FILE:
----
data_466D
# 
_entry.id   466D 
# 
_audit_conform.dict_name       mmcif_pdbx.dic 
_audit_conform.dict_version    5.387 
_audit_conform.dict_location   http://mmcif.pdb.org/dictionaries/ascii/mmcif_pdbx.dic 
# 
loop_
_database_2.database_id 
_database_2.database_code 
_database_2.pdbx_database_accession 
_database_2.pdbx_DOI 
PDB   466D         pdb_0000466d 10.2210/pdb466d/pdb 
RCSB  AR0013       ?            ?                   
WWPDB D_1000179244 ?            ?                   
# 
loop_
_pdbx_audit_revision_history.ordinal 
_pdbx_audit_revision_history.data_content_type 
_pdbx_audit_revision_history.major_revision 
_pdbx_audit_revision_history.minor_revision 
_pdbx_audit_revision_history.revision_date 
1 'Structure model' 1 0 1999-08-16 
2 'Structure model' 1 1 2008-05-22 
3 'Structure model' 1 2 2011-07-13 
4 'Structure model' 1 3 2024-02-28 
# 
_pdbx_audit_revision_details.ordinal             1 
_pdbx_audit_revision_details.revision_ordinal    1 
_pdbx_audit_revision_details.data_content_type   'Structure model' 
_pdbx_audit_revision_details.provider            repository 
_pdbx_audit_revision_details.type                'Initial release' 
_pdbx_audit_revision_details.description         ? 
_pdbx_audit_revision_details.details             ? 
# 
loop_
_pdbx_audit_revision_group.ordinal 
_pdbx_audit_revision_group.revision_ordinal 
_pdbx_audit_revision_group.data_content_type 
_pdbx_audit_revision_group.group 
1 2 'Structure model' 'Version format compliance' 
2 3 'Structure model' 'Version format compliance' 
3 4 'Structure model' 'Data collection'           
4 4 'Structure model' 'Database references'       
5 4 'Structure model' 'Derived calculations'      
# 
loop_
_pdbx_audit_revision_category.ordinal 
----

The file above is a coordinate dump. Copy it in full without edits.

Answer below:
data_466D
# 
_entry.id   466D 
# 
_audit_conform.dict_name       mmcif_pdbx.dic 
_audit_conform.dict_version    5.387 
_audit_conform.dict_location   http://mmcif.pdb.org/dictionaries/ascii/mmcif_pdbx.dic 
# 
loop_
_database_2.database_id 
_database_2.database_code 
_database_2.pdbx_database_accession 
_database_2.pdbx_DOI 
PDB   466D         pdb_0000466d 10.2210/pdb466d/pdb 
RCSB  AR0013       ?            ?                   
WWPDB D_1000179244 ?            ?                   
# 
loop_
_pdbx_audit_revision_history.ordinal 
_pdbx_audit_revision_history.data_content_type 
_pdbx_audit_revision_history.major_revision 
_pdbx_audit_revision_history.minor_revision 
_pdbx_audit_revision_history.revision_date 
1 'Structure model' 1 0 1999-08-16 
2 'Structure model' 1 1 2008-05-22 
3 'Structure model' 1 2 2011-07-13 
4 'Structure model' 1 3 2024-02-28 
# 
_pdbx_audit_revision_details.ordinal             1 
_pdbx_audit_revision_details.revision_ordinal    1 
_pdbx_audit_revision_details.data_content_type   'Structure model' 
_pdbx_audit_revision_details.provider            repository 
_pdbx_audit_revision_details.type                'Initial release' 
_pdbx_audit_revision_details.description         ? 
_pdbx_audit_revision_details.details             ? 
# 
loop_
_pdbx_audit_revision_group.ordinal 
_pdbx_audit_revision_group.revision_ordinal 
_pdbx_audit_revision_group.data_content_type 
_pdbx_audit_revision_group.group 
1 2 'Structure model' 'Version format compliance' 
2 3 'Structure model' 'Version format compliance' 
3 4 'Structure model' 'Data collection'           
4 4 'Structure model' 'Database references'       
5 4 'Structure model' 'Derived calculations'      
# 
loop_
_pdbx_audit_revision_category.ordinal 